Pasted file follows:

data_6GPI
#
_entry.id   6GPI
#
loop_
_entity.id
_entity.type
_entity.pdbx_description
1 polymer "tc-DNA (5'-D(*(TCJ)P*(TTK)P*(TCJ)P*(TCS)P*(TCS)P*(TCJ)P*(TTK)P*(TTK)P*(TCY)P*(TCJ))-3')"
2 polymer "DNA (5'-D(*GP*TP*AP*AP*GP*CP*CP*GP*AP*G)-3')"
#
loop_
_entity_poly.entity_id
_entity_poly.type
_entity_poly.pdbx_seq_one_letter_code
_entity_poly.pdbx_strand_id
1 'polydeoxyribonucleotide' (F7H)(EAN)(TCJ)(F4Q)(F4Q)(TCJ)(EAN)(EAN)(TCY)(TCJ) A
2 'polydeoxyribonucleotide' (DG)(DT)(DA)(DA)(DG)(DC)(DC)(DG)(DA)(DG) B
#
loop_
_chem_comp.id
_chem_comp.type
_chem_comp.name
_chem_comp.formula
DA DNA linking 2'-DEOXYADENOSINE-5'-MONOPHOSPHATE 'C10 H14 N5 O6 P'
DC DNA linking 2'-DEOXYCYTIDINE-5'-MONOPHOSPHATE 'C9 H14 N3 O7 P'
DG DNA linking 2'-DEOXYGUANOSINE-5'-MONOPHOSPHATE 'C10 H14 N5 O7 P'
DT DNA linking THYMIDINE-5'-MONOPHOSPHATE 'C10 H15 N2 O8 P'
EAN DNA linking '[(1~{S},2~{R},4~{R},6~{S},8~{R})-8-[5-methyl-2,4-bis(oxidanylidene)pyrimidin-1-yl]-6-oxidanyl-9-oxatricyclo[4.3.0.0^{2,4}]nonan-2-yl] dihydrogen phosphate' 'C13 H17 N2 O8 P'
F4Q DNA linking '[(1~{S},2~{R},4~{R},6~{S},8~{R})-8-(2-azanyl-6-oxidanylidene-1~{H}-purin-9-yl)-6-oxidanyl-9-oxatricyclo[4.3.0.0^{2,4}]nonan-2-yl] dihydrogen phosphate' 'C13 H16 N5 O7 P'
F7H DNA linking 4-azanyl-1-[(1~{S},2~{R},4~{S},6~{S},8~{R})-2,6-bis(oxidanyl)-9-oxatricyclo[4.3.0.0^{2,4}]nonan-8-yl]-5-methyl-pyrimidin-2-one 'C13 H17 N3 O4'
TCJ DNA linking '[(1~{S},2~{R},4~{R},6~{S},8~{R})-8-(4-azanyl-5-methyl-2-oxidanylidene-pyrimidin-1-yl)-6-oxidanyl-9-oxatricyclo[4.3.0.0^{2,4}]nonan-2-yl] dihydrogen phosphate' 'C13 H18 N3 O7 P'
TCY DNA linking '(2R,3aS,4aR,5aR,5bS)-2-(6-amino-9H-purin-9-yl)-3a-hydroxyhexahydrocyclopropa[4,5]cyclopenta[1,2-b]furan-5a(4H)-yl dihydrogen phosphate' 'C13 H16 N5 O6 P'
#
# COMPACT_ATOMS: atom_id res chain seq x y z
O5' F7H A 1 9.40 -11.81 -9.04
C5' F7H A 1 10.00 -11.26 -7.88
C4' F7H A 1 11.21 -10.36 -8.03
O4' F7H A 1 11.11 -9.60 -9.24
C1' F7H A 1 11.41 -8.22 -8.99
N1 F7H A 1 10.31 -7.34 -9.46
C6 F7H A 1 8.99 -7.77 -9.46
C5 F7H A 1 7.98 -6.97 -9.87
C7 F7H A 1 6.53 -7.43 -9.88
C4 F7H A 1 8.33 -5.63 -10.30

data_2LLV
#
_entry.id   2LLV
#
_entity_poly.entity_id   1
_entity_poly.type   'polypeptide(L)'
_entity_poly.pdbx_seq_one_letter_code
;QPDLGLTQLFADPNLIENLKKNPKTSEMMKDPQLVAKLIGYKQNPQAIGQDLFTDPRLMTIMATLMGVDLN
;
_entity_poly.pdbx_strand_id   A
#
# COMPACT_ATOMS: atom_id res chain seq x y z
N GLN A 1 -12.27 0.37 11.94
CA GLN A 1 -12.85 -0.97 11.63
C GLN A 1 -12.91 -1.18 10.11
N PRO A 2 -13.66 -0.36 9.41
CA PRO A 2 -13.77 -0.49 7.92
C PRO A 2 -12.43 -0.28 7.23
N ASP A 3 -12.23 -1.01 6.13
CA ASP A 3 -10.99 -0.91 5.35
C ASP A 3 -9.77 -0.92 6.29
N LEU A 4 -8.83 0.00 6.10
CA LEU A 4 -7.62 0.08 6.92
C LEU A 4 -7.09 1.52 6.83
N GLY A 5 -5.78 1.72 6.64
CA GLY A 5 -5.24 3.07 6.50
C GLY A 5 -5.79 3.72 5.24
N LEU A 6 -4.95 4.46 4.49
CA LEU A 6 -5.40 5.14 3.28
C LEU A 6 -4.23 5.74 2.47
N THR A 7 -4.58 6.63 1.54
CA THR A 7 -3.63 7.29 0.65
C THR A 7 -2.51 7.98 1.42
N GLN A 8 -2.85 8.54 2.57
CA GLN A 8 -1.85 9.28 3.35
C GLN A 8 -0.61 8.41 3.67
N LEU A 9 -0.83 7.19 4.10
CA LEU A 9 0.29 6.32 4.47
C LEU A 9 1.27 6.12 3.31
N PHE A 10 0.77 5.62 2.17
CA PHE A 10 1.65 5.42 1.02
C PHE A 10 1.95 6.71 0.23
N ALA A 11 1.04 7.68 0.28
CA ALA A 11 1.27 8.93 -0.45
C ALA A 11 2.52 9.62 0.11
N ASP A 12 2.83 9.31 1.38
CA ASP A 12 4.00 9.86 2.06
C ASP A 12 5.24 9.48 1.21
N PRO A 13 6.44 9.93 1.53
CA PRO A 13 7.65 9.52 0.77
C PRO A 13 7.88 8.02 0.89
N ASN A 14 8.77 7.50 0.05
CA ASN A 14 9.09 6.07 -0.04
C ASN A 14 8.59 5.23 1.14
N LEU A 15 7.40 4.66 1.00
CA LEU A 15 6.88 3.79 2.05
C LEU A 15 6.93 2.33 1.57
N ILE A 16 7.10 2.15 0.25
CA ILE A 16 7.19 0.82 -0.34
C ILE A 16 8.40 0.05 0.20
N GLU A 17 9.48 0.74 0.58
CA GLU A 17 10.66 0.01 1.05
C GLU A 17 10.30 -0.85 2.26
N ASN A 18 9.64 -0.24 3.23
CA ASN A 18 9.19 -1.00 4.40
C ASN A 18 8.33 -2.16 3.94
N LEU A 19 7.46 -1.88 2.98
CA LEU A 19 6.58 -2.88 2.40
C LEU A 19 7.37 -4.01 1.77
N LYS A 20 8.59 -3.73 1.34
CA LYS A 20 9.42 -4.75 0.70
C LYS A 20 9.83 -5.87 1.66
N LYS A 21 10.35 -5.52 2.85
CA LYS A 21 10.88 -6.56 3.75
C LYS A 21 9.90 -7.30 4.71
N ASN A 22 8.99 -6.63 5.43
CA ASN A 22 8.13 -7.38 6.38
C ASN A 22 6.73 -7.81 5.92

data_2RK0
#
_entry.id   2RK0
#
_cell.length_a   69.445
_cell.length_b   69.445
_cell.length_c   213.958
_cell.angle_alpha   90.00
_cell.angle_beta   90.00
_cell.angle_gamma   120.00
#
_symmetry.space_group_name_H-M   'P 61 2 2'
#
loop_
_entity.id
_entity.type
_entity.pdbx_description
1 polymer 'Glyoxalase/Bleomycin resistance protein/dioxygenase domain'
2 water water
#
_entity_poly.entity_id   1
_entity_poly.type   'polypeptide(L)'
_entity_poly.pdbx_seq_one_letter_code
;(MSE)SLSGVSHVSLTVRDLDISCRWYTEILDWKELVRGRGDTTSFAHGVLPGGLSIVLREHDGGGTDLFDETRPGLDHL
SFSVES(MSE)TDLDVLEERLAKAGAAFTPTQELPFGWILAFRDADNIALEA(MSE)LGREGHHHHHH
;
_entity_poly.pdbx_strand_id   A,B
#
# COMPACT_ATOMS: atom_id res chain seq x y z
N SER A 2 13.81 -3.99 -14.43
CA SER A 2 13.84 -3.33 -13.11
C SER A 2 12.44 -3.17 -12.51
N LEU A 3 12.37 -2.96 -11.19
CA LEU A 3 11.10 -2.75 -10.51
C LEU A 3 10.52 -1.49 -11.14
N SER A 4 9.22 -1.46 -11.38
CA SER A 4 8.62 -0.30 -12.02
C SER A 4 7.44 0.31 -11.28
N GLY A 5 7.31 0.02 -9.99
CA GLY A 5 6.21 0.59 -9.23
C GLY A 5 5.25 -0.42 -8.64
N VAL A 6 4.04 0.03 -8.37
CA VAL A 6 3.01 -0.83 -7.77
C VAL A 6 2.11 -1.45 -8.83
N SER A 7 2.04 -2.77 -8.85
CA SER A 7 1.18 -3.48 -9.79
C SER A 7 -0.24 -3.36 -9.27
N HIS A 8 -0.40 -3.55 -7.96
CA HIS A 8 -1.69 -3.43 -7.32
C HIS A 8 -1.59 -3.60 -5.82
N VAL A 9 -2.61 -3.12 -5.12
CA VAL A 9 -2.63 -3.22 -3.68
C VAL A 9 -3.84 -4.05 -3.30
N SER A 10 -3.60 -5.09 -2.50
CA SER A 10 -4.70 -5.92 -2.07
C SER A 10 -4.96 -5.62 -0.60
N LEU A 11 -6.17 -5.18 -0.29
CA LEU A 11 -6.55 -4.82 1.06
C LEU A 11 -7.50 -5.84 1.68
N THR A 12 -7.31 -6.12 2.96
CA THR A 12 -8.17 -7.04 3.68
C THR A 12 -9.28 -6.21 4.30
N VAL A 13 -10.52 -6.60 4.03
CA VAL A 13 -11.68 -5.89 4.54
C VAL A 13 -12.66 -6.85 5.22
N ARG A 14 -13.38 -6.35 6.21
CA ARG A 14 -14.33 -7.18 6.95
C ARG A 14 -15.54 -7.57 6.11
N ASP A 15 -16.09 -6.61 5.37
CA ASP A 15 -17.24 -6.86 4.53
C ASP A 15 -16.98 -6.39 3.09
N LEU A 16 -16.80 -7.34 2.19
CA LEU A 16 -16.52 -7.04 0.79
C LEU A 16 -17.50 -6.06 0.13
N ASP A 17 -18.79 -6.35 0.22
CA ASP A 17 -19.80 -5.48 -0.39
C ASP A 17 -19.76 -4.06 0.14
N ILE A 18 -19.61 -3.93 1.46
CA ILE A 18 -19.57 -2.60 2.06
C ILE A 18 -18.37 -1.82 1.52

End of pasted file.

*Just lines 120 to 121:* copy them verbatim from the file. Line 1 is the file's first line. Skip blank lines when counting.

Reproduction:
C LYS A 21 9.90 -7.30 4.71
N ASN A 22 8.99 -6.63 5.43